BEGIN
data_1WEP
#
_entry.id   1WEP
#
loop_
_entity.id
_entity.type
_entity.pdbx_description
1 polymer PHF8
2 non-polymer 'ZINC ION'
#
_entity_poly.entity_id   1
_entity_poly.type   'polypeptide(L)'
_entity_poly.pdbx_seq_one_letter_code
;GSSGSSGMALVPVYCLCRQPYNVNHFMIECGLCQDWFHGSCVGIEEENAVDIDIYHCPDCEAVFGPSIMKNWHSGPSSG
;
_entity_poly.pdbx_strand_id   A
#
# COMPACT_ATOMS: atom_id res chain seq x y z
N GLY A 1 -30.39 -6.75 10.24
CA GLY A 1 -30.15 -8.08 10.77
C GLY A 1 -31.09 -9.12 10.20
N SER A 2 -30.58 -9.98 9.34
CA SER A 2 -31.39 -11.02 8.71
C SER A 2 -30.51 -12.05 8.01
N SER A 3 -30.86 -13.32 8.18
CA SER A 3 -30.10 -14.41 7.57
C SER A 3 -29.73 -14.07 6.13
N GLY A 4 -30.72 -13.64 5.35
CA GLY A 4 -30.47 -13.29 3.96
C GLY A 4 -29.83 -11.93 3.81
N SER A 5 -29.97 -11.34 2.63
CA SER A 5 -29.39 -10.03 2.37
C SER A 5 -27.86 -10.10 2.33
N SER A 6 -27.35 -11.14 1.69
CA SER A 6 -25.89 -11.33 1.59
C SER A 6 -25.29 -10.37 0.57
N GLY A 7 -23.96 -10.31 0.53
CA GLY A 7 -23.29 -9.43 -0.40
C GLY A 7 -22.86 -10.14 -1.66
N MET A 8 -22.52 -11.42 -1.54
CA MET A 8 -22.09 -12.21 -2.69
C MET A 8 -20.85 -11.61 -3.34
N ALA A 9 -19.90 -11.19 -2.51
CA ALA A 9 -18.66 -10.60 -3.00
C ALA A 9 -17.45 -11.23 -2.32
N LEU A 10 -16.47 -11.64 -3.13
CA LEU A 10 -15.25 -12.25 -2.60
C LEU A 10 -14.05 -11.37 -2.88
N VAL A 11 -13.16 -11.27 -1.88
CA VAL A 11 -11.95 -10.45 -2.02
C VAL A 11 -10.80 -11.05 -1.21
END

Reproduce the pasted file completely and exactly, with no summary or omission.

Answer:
data_1WEP
#
_entry.id   1WEP
#
loop_
_entity.id
_entity.type
_entity.pdbx_description
1 polymer PHF8
2 non-polymer 'ZINC ION'
#
_entity_poly.entity_id   1
_entity_poly.type   'polypeptide(L)'
_entity_poly.pdbx_seq_one_letter_code
;GSSGSSGMALVPVYCLCRQPYNVNHFMIECGLCQDWFHGSCVGIEEENAVDIDIYHCPDCEAVFGPSIMKNWHSGPSSG
;
_entity_poly.pdbx_strand_id   A
#
# COMPACT_ATOMS: atom_id res chain seq x y z
N GLY A 1 -30.39 -6.75 10.24
CA GLY A 1 -30.15 -8.08 10.77
C GLY A 1 -31.09 -9.12 10.20
N SER A 2 -30.58 -9.98 9.34
CA SER A 2 -31.39 -11.02 8.71
C SER A 2 -30.51 -12.05 8.01
N SER A 3 -30.86 -13.32 8.18
CA SER A 3 -30.10 -14.41 7.57
C SER A 3 -29.73 -14.07 6.13
N GLY A 4 -30.72 -13.64 5.35
CA GLY A 4 -30.47 -13.29 3.96
C GLY A 4 -29.83 -11.93 3.81
N SER A 5 -29.97 -11.34 2.63
CA SER A 5 -29.39 -10.03 2.37
C SER A 5 -27.86 -10.10 2.33
N SER A 6 -27.35 -11.14 1.69
CA SER A 6 -25.89 -11.33 1.59
C SER A 6 -25.29 -10.37 0.57
N GLY A 7 -23.96 -10.31 0.53
CA GLY A 7 -23.29 -9.43 -0.40
C GLY A 7 -22.86 -10.14 -1.66
N MET A 8 -22.52 -11.42 -1.54
CA MET A 8 -22.09 -12.21 -2.69
C MET A 8 -20.85 -11.61 -3.34
N ALA A 9 -19.90 -11.19 -2.51
CA ALA A 9 -18.66 -10.60 -3.00
C ALA A 9 -17.45 -11.23 -2.32
N LEU A 10 -16.47 -11.64 -3.13
CA LEU A 10 -15.25 -12.25 -2.60
C LEU A 10 -14.05 -11.37 -2.88
N VAL A 11 -13.16 -11.27 -1.88
CA VAL A 11 -11.95 -10.45 -2.02
C VAL A 11 -10.80 -11.05 -1.21